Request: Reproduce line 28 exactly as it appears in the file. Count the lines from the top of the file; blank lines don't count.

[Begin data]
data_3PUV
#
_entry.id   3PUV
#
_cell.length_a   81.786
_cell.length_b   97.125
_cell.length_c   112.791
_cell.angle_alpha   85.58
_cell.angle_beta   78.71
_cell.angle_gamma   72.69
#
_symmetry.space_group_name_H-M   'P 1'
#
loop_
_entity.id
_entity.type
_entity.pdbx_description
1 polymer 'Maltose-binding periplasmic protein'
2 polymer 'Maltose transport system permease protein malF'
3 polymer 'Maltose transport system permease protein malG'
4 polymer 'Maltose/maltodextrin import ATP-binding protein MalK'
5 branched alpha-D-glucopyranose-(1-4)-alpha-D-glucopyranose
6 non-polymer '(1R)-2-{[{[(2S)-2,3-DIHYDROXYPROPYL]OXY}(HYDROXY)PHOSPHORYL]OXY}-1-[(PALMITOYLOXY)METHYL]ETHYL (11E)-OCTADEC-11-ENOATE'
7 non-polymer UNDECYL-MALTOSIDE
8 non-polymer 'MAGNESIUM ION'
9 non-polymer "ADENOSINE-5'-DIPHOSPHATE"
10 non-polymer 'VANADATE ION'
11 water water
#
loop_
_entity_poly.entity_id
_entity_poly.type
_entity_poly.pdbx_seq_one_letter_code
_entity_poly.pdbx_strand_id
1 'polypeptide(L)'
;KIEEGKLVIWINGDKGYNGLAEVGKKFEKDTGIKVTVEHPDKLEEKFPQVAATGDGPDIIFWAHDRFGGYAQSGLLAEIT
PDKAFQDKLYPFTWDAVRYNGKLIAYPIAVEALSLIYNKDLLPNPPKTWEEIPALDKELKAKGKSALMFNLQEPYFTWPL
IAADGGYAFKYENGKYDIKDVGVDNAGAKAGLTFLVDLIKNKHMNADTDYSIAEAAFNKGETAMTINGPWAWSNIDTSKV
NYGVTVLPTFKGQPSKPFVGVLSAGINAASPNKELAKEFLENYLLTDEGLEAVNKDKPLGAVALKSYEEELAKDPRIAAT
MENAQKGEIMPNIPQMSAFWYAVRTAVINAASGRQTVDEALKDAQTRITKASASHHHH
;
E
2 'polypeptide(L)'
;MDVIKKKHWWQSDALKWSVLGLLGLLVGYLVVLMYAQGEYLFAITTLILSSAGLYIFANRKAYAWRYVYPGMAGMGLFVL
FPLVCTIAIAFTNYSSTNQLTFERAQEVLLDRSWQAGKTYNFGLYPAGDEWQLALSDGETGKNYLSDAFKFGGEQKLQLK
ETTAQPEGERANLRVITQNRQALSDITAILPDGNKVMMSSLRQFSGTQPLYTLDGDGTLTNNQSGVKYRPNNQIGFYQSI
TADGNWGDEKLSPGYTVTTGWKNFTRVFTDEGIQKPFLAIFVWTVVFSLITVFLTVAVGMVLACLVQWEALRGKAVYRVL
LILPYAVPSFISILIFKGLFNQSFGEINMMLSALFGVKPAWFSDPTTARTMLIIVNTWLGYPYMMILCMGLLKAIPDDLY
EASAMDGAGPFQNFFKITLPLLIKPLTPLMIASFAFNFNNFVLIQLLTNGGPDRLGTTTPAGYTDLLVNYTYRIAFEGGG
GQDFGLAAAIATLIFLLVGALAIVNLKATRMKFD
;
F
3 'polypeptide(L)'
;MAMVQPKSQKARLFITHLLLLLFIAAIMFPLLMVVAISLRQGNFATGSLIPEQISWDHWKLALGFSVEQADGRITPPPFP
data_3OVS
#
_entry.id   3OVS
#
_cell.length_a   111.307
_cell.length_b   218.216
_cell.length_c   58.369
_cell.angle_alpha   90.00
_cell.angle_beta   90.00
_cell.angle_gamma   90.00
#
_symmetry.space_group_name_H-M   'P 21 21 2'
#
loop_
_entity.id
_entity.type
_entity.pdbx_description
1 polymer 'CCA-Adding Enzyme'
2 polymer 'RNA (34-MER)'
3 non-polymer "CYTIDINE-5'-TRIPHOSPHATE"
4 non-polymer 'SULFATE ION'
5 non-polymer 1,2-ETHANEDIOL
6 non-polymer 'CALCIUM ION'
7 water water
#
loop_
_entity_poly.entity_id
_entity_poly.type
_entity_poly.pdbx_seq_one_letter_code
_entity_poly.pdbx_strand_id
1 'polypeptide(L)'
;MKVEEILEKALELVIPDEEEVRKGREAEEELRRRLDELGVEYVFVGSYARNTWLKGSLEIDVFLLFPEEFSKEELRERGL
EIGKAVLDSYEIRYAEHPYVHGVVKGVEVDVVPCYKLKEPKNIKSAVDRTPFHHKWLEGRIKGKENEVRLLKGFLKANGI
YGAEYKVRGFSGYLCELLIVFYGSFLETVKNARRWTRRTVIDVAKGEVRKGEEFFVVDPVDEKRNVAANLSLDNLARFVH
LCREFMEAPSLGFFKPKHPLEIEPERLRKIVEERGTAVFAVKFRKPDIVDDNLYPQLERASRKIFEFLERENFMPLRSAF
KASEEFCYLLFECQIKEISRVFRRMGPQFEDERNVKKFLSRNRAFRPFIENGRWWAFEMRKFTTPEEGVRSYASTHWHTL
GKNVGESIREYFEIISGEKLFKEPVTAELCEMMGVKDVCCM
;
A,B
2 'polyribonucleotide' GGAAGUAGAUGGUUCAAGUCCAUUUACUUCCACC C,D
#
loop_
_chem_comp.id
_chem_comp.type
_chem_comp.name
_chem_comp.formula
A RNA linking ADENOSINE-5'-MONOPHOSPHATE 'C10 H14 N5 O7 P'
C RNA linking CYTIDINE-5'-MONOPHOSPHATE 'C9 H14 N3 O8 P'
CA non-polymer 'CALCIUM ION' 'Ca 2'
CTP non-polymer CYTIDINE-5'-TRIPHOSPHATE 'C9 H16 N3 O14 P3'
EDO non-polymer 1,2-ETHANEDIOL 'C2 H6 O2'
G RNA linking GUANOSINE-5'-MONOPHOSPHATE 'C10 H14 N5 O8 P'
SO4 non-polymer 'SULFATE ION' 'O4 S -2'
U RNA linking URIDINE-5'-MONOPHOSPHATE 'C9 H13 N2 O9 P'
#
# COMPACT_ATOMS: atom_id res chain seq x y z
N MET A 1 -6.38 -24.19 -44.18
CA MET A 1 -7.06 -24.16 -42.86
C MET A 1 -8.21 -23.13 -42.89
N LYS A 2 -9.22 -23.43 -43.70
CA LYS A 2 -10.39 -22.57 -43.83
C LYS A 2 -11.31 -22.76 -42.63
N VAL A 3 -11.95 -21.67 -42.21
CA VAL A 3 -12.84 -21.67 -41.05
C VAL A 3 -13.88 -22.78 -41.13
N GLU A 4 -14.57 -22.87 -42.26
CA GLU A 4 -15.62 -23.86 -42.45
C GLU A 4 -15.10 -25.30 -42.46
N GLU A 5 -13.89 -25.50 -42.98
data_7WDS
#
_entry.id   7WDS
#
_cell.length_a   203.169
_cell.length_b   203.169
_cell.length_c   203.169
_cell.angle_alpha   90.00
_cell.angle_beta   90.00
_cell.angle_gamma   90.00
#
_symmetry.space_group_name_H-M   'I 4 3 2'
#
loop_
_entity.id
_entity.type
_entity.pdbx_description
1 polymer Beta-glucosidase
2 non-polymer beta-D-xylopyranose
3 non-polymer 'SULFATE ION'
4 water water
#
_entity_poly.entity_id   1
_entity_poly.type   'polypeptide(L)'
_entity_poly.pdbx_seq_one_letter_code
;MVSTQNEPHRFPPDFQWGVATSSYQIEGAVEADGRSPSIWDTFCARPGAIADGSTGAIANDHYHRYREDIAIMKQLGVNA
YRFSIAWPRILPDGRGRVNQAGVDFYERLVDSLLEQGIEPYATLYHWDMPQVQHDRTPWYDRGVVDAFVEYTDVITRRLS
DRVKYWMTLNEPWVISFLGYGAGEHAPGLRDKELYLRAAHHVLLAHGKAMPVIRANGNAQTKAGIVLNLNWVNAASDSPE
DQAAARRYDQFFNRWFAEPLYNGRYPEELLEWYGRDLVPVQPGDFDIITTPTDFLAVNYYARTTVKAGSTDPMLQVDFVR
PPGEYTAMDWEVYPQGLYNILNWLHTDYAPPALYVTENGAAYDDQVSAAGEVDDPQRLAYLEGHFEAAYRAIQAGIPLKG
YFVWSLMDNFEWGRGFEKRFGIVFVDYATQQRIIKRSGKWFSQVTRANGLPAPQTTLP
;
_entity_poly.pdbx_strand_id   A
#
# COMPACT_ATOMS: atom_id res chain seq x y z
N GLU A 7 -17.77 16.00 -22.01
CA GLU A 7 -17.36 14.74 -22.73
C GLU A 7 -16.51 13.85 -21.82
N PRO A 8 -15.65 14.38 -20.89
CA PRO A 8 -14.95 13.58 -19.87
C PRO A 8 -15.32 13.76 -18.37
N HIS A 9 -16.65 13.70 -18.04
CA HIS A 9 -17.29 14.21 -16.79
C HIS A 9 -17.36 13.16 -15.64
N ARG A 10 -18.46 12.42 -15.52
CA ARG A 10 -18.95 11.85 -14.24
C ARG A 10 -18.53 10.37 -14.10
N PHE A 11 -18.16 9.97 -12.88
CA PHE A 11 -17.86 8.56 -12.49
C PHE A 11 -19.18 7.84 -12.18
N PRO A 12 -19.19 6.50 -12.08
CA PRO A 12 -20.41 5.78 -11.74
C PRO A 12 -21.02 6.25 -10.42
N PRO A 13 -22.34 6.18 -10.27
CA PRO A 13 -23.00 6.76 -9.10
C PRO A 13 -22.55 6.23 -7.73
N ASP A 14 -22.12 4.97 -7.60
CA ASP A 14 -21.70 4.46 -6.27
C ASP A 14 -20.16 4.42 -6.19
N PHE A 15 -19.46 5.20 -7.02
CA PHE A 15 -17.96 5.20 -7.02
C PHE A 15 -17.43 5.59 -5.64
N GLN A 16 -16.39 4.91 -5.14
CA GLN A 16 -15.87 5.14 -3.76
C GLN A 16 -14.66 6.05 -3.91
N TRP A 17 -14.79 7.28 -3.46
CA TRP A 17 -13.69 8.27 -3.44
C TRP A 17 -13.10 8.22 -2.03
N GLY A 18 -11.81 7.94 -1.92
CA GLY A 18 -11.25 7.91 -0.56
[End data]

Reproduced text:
11 water water